Kitkit / February 24, 2014 at 01:21 pm
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Sad to see it go - it's not to often I got a chance to go there, but it's been a life saver for last-minute gifts for my boyfriend who likes collectible toys. At least the online store lives on, and there are other places to get similar items in the city - but was a nice spot to drop in and actually see the things in person.
christopher / February 24, 2014 at 01:24 pm
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There are a lot of closing stores all over the city even in rich neighbourhoods. The rents have gone up to high for stores to be sustainable. You can go into any neighbourhood in Toronto and find empty store fronts. The over heated real estate market has been draining the economy for the past three years. The signs have been all around us. Hopefully something changes before it brings down the whole economy.
JamesVR / February 24, 2014 at 02:24 pm
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Yes property rates in the city are extremely high whether your a business a renter or homeowner. People always need a place to live and will do whatever it takes to survive, get a second job, two inco!e family, get government assistance, people are dealing with this as well people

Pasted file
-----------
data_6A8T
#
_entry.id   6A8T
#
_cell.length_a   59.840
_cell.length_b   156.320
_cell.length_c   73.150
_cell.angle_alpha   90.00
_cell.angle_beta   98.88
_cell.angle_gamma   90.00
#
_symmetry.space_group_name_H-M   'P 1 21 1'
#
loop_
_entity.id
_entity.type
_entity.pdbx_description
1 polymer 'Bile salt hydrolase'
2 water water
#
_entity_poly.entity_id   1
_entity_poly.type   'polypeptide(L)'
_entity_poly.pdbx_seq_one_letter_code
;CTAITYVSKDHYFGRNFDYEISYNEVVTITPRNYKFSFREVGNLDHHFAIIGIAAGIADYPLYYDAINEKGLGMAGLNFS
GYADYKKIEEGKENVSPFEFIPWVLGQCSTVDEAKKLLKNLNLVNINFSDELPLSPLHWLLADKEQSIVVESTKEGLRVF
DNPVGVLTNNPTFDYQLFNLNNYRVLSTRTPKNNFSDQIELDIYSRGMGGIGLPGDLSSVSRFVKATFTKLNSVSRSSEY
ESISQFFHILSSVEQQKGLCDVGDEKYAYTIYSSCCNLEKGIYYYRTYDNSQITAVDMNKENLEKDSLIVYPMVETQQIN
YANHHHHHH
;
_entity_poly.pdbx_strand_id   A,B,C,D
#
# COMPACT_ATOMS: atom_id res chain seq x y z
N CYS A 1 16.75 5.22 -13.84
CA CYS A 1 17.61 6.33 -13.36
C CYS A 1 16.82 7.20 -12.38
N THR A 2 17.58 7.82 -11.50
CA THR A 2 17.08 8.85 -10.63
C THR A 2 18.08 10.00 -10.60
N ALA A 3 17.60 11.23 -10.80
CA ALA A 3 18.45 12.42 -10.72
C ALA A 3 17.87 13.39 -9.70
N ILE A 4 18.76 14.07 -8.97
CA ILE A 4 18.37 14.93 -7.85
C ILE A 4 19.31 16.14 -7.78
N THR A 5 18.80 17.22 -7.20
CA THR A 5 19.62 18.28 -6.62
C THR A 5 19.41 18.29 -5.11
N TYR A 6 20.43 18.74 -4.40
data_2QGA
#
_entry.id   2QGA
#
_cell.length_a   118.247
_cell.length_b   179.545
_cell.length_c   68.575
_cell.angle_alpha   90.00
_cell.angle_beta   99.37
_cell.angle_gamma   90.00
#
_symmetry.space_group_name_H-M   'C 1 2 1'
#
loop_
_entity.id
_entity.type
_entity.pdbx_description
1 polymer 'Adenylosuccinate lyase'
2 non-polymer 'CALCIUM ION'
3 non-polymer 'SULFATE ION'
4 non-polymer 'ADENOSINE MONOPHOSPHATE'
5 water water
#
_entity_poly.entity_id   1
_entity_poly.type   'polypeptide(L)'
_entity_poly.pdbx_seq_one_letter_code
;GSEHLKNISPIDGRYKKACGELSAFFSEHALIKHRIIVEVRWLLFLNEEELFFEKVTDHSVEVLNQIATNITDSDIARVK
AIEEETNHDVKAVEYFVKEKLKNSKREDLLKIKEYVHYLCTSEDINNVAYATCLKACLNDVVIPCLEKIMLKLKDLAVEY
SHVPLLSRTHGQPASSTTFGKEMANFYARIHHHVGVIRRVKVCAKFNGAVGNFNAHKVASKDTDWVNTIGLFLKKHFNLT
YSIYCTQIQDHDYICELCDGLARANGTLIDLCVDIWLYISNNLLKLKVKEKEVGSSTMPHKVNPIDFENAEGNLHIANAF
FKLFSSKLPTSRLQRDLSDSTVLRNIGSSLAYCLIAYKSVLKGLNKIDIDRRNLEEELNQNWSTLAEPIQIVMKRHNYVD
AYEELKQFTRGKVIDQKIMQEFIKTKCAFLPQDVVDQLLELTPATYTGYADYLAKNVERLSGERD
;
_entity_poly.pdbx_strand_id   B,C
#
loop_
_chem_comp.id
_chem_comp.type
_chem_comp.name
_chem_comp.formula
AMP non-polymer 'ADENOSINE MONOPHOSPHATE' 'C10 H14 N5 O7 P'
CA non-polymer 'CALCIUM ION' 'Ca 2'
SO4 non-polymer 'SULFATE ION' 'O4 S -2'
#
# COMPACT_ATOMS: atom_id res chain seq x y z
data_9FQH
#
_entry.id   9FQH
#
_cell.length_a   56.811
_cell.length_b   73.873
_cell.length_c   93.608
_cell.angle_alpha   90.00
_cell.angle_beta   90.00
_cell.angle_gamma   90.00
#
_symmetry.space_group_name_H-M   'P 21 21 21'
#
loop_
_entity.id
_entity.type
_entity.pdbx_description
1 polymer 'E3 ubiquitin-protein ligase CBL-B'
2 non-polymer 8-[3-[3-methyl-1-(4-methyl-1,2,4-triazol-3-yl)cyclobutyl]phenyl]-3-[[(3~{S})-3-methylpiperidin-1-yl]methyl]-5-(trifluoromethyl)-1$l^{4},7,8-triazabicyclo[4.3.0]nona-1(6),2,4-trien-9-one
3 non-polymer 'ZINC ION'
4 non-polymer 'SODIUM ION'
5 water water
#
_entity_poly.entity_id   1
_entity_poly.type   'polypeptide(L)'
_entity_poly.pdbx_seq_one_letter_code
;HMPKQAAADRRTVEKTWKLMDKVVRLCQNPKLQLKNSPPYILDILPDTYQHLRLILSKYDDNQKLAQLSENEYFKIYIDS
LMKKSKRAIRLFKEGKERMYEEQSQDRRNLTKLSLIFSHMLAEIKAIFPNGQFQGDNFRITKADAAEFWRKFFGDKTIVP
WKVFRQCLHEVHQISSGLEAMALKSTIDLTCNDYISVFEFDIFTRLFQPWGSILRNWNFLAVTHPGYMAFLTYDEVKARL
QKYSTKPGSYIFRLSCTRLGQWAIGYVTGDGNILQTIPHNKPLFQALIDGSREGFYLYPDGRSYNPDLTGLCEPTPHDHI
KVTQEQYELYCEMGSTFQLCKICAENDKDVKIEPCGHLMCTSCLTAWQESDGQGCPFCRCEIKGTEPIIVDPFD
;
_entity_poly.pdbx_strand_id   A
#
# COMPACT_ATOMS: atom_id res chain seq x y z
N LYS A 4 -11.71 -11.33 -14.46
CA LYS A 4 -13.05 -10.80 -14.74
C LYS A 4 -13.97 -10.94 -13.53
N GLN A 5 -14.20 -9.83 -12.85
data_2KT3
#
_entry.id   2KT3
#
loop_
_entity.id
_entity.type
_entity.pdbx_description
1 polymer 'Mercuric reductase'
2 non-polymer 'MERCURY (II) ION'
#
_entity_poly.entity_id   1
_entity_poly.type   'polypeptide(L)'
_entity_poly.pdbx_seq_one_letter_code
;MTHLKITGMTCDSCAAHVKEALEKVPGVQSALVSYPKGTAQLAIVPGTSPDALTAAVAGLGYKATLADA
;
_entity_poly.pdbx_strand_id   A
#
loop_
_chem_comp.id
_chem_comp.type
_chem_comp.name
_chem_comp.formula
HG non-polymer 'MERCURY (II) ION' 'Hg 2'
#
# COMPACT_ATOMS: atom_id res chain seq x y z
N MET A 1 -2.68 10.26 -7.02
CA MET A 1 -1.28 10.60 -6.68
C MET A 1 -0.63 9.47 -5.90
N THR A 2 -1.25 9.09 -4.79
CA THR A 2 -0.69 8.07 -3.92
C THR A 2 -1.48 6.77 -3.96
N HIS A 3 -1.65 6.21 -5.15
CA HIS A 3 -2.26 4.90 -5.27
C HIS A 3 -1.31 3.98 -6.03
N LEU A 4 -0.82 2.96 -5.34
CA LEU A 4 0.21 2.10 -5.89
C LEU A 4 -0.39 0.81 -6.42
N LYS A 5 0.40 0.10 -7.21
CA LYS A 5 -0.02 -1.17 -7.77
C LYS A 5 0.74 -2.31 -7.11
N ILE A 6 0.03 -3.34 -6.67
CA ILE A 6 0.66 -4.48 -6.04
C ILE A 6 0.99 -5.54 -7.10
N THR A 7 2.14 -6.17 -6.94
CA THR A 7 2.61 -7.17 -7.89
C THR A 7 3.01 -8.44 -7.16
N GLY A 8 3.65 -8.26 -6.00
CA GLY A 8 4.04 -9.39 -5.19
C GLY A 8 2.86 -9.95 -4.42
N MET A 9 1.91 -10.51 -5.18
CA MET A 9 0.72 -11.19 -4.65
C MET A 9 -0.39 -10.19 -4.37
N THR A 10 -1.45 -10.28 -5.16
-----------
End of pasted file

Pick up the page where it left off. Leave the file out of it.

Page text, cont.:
Need to survive even if it means taking more debt for some, business do not need to survive they can close down. Dont blame location, rents go up and you either have a solid business plan to deal with it or ypou dont.
Mandy / February 24, 2014 at 03:08 pm
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It's a shame they're written up here as a "designer toy store". They're not just that! Magic Pony also sells books, jewellery, and artwork. There's even a gallery space in the back! They support local artists & designers and have held many book signings and exhibit openings in the past. I honestly thought they were doing well!
Betty replying to a comment from Colonel / February 24, 2014 at 04:15 pm